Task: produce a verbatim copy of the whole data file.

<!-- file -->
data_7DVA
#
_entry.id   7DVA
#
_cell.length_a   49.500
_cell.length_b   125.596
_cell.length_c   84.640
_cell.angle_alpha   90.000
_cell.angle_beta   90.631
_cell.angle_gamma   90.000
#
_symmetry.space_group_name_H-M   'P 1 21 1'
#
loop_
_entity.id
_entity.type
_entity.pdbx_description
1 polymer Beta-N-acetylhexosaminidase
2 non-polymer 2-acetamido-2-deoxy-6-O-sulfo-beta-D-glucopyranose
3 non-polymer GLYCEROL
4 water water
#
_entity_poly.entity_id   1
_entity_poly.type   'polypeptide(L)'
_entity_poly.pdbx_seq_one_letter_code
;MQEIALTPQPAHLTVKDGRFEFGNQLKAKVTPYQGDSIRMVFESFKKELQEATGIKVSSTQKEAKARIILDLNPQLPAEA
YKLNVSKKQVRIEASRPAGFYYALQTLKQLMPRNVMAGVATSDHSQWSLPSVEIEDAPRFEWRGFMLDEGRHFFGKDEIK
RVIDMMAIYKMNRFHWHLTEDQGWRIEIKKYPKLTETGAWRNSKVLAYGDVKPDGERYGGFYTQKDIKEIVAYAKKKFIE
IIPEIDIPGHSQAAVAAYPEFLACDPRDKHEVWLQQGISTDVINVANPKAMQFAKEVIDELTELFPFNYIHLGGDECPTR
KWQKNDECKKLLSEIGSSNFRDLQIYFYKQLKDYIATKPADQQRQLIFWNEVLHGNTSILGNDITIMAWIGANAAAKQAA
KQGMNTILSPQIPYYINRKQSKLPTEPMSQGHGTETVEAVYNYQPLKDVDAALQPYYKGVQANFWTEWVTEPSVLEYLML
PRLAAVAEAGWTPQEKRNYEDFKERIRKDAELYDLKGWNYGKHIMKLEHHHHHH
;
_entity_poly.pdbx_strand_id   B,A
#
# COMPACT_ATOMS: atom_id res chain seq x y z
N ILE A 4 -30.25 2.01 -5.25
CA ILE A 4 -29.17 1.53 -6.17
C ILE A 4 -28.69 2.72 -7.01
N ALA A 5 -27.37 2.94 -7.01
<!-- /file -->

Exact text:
data_7DVA
#
_entry.id   7DVA
#
_cell.length_a   49.500
_cell.length_b   125.596
_cell.length_c   84.640
_cell.angle_alpha   90.000
_cell.angle_beta   90.631
_cell.angle_gamma   90.000
#
_symmetry.space_group_name_H-M   'P 1 21 1'
#
loop_
_entity.id
_entity.type
_entity.pdbx_description
1 polymer Beta-N-acetylhexosaminidase
2 non-polymer 2-acetamido-2-deoxy-6-O-sulfo-beta-D-glucopyranose
3 non-polymer GLYCEROL
4 water water
#
_entity_poly.entity_id   1
_entity_poly.type   'polypeptide(L)'
_entity_poly.pdbx_seq_one_letter_code
;MQEIALTPQPAHLTVKDGRFEFGNQLKAKVTPYQGDSIRMVFESFKKELQEATGIKVSSTQKEAKARIILDLNPQLPAEA
YKLNVSKKQVRIEASRPAGFYYALQTLKQLMPRNVMAGVATSDHSQWSLPSVEIEDAPRFEWRGFMLDEGRHFFGKDEIK
RVIDMMAIYKMNRFHWHLTEDQGWRIEIKKYPKLTETGAWRNSKVLAYGDVKPDGERYGGFYTQKDIKEIVAYAKKKFIE
IIPEIDIPGHSQAAVAAYPEFLACDPRDKHEVWLQQGISTDVINVANPKAMQFAKEVIDELTELFPFNYIHLGGDECPTR
KWQKNDECKKLLSEIGSSNFRDLQIYFYKQLKDYIATKPADQQRQLIFWNEVLHGNTSILGNDITIMAWIGANAAAKQAA
KQGMNTILSPQIPYYINRKQSKLPTEPMSQGHGTETVEAVYNYQPLKDVDAALQPYYKGVQANFWTEWVTEPSVLEYLML
PRLAAVAEAGWTPQEKRNYEDFKERIRKDAELYDLKGWNYGKHIMKLEHHHHHH
;
_entity_poly.pdbx_strand_id   B,A
#
# COMPACT_ATOMS: atom_id res chain seq x y z
N ILE A 4 -30.25 2.01 -5.25
CA ILE A 4 -29.17 1.53 -6.17
C ILE A 4 -28.69 2.72 -7.01
N ALA A 5 -27.37 2.94 -7.01